Proposal comes with a B36bn price tag
The Expressway Authority of Thailand (Exat) has proposed an underground route to replace a controversial section of the N1 Expressway development following a 17-month initial feasibility study.
Speaking at the second hearing on the project, Exat governor Surachet Laophulsuk said on Monday the agency had considered several aspects, including engineering, investment costs and environmental impact and found the underpass the most feasible.
The 6.7km underpass, which will be the country's first expressway tunnel, will run along Ngarmwongwan Road via Phongphet Intersection, Bang Khen Intersection, and Kaset Intersection to Prasertmanukit Road before connecting with the N2 Expressway.
He said the tunnel, one of three options under study, has a total score of 82.5 with an estimated investment cost of 36 billion baht and an economic internal return rate of 17%.
Exat is in good financial health and is considering investing in the project itself, he said, adding the agency may consider issuing bonds to raise money to fund the construction.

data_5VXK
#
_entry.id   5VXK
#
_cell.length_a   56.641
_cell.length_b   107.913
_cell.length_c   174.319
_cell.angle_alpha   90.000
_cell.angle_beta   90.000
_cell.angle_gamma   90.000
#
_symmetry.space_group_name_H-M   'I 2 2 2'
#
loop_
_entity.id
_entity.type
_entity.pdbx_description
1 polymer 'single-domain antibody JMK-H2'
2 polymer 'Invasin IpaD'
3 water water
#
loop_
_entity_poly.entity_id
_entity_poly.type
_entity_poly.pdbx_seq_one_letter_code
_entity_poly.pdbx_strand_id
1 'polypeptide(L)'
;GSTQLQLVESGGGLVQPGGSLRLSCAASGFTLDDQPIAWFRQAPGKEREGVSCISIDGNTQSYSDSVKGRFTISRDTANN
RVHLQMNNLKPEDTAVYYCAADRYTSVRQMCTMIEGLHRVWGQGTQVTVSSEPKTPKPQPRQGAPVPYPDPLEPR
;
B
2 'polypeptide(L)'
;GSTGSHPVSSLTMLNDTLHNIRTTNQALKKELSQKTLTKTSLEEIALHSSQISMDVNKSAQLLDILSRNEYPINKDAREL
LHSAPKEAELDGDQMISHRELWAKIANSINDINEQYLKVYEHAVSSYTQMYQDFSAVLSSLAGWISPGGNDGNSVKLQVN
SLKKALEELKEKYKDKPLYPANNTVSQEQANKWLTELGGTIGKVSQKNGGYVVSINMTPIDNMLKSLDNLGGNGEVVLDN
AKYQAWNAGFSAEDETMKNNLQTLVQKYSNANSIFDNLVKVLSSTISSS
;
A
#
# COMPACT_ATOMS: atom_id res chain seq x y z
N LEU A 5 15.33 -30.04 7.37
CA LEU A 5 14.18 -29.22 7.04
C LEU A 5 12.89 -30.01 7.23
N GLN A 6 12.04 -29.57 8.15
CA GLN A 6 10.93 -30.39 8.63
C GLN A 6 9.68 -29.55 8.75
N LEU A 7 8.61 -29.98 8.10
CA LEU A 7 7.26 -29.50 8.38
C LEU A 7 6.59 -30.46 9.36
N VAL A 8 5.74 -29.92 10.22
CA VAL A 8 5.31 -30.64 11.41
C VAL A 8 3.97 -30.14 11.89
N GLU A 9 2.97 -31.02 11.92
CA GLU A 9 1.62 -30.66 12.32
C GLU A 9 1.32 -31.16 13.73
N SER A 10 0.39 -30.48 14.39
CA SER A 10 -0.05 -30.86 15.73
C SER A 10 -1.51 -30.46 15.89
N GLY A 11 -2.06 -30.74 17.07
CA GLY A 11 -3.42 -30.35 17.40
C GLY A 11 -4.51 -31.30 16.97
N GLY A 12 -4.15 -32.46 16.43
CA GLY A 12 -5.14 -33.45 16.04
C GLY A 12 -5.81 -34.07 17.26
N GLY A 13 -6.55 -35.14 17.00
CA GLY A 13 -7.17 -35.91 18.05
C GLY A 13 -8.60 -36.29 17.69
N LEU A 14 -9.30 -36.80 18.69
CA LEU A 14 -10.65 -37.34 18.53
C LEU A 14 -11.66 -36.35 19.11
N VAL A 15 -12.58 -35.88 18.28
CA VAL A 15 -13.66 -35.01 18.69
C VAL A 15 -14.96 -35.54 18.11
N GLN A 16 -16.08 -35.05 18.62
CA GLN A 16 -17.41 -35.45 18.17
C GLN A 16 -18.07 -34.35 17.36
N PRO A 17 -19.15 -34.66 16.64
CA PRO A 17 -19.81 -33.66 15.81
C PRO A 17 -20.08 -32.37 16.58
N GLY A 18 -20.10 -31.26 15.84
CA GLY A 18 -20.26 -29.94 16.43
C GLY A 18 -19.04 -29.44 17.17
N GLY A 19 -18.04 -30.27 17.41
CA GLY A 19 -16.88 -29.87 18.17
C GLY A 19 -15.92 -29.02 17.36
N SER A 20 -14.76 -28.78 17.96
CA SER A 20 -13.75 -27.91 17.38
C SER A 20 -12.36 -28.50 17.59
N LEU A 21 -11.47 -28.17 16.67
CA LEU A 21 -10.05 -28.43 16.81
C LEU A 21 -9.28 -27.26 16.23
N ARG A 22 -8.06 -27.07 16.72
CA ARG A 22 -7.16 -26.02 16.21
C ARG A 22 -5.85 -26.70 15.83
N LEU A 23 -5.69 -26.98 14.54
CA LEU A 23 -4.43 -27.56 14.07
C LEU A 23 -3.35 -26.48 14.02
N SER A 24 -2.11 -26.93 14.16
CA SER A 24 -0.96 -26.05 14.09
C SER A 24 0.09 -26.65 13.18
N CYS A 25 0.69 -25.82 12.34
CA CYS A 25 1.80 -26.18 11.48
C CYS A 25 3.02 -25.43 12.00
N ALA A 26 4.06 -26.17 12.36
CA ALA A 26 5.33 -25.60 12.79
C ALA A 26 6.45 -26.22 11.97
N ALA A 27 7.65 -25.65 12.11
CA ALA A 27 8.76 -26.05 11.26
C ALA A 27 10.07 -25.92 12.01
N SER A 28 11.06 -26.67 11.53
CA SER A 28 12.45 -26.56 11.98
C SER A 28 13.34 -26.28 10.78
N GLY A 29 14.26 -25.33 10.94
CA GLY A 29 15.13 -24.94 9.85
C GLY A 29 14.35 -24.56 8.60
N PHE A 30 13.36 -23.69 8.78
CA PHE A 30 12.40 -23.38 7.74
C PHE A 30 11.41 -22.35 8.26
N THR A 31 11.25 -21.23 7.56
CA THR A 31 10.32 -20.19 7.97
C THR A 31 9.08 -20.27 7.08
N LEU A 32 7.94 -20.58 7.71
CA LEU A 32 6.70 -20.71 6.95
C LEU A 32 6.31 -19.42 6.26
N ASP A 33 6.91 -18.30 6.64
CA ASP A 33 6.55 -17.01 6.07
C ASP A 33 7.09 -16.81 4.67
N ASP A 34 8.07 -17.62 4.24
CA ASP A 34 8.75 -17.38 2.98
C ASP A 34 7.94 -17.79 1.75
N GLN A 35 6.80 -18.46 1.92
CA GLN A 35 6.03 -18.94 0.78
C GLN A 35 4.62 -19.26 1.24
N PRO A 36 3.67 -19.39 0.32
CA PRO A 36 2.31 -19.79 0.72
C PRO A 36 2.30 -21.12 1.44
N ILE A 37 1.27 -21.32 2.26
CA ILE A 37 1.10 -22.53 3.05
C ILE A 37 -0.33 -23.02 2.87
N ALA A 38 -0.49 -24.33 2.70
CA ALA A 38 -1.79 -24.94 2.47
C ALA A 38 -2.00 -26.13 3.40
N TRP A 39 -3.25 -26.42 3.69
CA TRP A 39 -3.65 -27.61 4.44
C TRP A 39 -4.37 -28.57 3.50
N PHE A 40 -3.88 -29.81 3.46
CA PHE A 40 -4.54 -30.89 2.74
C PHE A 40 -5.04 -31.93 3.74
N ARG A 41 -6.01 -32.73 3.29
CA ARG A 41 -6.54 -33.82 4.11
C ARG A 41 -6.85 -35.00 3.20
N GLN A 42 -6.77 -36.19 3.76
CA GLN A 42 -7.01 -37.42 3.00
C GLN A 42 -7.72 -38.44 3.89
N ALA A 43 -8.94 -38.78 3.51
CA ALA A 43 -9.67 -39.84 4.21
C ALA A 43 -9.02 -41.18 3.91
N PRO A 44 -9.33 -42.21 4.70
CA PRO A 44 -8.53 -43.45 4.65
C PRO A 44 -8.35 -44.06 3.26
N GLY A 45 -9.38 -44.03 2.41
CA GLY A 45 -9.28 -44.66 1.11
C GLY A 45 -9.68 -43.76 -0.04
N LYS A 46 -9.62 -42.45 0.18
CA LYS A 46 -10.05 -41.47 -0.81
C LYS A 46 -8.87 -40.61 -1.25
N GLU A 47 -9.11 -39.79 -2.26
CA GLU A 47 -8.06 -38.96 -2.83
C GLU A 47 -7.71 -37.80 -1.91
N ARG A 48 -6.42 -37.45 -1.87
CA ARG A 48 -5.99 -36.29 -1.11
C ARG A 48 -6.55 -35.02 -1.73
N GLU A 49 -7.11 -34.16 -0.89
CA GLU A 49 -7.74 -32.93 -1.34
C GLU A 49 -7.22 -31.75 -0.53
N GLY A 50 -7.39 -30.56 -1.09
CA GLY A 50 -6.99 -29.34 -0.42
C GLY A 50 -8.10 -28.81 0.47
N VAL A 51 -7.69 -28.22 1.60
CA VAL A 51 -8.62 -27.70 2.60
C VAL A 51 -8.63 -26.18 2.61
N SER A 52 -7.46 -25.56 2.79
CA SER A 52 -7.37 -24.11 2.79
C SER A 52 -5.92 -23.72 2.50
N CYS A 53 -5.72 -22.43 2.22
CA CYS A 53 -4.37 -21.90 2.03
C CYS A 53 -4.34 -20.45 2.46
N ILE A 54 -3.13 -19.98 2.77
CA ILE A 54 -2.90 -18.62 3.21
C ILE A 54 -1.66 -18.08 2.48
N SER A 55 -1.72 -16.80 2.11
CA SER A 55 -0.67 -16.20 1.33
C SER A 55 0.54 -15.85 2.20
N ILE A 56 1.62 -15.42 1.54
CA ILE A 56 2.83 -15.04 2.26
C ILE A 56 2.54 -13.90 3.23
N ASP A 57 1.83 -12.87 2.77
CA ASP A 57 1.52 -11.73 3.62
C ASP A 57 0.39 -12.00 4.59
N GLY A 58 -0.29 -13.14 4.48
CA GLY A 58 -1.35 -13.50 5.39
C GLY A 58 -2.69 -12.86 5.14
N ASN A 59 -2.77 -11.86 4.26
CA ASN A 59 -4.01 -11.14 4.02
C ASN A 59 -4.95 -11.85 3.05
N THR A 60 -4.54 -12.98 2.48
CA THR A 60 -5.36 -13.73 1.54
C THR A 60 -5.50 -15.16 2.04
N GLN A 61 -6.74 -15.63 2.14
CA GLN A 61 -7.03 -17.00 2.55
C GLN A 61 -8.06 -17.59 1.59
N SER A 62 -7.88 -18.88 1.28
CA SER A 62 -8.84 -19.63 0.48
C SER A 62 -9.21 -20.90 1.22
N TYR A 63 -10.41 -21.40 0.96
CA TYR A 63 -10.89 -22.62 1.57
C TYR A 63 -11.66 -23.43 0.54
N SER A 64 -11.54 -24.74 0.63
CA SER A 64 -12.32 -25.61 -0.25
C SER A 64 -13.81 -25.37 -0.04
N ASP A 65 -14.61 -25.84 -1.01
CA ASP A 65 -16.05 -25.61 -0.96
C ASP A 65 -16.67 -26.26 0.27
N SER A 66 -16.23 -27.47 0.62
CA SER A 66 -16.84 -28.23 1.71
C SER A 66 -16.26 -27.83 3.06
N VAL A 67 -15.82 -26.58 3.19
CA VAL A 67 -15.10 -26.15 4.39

Mr Surachet said the environmental impact assessment will be wrapped up in May next year for submission to the cabinet for approval. A bidding is tentatively scheduled for 2026, with construction to follow the next year.
Construction is likely to take about five years, and in the first year of opening, traffic volume is estimated at 70,000 vehicles per day, half of the route's total capacity.
He expressed confidence that the proposed underpass would be approved by those who had environmental concerns about the previous design.
Mr Surachet said the northern part of the three-phase expressway development is divided into two stages.
The first stage, N2, runs from Prasertmanukit Road to the eastern Outer Ring Road, with a length of 11.3 km and an investment cost of 16.9 billion baht. The project is ready and will be submitted to the new government for approval soon.
For the second stage, N1, Exat has conducted the feasibility study of alternative routes to replace the controversial section and come up with the underpass following discussions with Kasetsart University and communities along the planned route.